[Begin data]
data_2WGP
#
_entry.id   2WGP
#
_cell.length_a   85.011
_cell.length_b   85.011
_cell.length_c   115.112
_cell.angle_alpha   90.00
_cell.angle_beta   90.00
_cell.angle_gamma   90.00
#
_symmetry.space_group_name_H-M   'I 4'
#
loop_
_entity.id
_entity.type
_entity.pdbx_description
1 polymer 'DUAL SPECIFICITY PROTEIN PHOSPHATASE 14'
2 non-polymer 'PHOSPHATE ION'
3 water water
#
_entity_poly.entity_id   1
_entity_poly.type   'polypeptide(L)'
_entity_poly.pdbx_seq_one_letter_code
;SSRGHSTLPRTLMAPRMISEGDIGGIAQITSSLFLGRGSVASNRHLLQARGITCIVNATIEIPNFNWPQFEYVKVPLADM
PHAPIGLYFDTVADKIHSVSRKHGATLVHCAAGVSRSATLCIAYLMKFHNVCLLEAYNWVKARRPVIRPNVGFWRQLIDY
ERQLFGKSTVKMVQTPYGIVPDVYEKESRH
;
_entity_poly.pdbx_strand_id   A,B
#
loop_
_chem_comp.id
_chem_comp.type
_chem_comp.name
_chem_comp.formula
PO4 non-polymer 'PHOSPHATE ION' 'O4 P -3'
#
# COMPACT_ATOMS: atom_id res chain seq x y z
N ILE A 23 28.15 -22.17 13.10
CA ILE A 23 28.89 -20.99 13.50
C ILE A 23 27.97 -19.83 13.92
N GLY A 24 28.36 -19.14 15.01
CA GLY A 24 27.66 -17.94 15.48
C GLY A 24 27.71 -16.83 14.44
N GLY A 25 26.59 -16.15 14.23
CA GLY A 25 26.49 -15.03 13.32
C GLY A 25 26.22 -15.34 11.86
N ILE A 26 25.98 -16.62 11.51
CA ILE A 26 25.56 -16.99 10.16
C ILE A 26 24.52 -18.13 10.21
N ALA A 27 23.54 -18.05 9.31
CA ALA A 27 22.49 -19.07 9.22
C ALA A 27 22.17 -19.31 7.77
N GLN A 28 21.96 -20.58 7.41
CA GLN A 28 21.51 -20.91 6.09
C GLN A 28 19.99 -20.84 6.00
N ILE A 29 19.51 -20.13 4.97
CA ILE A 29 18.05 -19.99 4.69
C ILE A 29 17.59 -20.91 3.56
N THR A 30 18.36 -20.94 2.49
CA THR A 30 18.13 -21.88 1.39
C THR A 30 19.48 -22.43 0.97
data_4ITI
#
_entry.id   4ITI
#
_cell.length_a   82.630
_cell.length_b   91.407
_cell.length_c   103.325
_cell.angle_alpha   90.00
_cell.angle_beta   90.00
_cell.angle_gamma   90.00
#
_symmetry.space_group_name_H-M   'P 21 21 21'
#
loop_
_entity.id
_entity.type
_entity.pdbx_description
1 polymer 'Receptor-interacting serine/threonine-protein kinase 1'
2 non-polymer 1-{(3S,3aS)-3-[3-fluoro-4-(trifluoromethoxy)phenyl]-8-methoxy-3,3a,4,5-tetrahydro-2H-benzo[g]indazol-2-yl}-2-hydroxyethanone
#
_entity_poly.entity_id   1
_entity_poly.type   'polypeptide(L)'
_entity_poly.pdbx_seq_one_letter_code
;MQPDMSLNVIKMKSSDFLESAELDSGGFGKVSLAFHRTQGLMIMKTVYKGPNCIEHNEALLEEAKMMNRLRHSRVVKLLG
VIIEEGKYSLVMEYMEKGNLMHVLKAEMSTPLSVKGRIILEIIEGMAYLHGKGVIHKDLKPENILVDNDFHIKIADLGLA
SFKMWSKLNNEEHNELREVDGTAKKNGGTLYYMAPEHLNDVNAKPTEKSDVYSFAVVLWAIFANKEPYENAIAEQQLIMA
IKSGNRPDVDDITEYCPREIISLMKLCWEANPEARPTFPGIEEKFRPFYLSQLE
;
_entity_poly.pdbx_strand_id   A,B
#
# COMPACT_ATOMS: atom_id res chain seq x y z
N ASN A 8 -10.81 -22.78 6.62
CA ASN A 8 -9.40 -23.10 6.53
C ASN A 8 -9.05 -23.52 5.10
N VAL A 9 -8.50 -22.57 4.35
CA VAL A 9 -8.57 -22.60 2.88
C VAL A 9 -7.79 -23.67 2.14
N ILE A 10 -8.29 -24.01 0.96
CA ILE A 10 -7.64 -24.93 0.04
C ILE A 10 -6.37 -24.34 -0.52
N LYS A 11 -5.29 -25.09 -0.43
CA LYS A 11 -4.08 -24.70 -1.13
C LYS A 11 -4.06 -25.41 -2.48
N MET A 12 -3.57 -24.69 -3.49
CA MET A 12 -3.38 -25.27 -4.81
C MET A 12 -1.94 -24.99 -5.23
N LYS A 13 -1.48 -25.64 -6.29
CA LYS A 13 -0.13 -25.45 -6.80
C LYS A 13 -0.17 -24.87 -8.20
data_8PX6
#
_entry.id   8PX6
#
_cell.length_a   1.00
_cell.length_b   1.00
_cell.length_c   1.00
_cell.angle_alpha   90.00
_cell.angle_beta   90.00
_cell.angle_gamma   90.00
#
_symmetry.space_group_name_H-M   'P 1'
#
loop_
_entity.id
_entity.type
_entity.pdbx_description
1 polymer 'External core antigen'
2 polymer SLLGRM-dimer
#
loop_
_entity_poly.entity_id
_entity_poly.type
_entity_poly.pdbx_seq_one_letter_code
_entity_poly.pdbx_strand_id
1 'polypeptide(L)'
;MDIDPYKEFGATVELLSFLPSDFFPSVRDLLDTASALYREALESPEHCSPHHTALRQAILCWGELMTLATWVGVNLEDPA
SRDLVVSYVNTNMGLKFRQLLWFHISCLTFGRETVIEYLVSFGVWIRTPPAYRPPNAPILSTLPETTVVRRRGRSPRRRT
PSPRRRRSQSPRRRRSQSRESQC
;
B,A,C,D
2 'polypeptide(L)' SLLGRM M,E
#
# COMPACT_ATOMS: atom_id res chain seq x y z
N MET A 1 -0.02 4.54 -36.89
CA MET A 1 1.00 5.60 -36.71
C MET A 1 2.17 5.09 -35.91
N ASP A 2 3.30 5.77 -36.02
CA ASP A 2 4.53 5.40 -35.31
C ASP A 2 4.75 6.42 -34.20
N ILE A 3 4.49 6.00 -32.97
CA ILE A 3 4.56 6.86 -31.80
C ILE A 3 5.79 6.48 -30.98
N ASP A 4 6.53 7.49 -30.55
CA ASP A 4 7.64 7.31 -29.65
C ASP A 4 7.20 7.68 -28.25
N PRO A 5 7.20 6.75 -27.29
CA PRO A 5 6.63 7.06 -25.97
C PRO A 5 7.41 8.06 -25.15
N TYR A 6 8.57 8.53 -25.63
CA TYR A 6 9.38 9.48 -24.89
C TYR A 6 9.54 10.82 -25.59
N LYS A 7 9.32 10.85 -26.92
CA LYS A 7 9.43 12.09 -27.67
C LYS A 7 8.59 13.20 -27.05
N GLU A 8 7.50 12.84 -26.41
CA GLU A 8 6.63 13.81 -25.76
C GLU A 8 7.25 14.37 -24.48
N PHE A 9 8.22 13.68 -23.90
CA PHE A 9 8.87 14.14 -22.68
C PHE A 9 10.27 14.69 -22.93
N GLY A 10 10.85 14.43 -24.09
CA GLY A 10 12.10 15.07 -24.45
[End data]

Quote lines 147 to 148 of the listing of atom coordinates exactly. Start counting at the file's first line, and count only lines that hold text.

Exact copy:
CA MET A 1 1.00 5.60 -36.71
C MET A 1 2.17 5.09 -35.91